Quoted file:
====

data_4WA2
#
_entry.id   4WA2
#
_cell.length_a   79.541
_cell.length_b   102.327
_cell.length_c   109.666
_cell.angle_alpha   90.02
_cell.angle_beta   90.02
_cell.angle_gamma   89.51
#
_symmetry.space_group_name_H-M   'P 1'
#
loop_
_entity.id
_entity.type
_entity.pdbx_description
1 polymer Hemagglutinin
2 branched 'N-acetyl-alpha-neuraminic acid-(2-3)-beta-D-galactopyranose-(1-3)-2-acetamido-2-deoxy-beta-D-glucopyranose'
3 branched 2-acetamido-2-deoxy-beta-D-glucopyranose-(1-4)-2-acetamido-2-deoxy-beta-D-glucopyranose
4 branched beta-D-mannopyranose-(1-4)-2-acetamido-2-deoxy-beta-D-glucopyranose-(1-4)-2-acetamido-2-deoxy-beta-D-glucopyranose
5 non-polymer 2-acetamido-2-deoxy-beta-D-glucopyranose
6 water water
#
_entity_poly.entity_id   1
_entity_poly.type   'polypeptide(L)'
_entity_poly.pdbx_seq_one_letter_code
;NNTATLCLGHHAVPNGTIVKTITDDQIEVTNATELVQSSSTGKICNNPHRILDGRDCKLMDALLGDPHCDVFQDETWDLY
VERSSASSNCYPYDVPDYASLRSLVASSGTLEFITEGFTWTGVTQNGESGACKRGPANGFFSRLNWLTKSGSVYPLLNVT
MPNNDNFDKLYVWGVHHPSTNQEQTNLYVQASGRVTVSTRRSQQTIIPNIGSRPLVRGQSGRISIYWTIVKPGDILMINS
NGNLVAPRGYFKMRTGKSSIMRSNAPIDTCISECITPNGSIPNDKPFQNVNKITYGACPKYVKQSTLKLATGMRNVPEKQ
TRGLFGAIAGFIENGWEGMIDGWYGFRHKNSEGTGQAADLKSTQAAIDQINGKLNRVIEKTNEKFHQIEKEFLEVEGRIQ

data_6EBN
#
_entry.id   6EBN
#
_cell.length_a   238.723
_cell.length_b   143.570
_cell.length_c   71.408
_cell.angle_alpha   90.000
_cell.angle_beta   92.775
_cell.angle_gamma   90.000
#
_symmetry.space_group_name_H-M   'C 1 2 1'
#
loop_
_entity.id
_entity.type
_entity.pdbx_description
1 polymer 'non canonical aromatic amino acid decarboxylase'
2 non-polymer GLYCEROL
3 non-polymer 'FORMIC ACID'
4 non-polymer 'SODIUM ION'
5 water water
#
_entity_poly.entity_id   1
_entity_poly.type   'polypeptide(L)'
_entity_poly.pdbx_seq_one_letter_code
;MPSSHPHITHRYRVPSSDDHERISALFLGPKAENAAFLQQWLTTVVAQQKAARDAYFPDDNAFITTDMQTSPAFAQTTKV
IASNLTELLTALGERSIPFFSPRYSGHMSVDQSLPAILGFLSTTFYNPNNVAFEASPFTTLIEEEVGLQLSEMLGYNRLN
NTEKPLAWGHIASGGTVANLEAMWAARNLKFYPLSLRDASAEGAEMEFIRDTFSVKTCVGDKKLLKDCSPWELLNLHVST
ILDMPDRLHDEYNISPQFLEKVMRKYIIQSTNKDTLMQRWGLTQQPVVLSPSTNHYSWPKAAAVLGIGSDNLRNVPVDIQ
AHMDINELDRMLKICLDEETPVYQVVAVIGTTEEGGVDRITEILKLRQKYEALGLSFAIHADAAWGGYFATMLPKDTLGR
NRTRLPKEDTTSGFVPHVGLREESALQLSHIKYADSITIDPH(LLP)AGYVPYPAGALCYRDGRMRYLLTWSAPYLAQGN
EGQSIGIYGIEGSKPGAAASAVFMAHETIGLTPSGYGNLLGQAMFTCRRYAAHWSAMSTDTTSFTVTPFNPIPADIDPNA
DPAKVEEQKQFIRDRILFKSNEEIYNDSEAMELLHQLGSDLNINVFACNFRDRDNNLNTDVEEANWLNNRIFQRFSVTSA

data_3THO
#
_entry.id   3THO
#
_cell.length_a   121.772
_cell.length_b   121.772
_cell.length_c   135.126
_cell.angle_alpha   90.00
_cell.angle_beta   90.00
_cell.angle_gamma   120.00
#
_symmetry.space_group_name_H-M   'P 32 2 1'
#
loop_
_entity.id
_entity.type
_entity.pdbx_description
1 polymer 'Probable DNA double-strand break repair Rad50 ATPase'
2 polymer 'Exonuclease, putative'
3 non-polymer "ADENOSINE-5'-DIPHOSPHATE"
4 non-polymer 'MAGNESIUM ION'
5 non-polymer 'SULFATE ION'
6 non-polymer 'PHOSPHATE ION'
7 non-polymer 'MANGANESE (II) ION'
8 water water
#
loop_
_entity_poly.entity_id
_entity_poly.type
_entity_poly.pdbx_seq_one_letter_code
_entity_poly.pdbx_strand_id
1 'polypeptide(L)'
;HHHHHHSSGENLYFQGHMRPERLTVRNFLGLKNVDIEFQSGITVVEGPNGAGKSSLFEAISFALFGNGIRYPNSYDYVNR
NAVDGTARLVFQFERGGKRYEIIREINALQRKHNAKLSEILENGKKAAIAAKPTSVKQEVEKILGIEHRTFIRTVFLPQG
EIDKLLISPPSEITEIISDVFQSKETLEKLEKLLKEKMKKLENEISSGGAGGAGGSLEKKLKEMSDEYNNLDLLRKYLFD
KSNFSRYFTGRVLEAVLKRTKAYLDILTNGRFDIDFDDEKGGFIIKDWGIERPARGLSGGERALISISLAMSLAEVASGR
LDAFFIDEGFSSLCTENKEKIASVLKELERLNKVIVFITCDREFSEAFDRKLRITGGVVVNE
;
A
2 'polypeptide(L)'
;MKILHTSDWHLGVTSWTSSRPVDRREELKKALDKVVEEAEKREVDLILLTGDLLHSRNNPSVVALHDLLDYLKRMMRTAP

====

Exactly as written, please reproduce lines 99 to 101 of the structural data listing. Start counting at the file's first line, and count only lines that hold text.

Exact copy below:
;HHHHHHSSGENLYFQGHMRPERLTVRNFLGLKNVDIEFQSGITVVEGPNGAGKSSLFEAISFALFGNGIRYPNSYDYVNR
NAVDGTARLVFQFERGGKRYEIIREINALQRKHNAKLSEILENGKKAAIAAKPTSVKQEVEKILGIEHRTFIRTVFLPQG
EIDKLLISPPSEITEIISDVFQSKETLEKLEKLLKEKMKKLENEISSGGAGGAGGSLEKKLKEMSDEYNNLDLLRKYLFD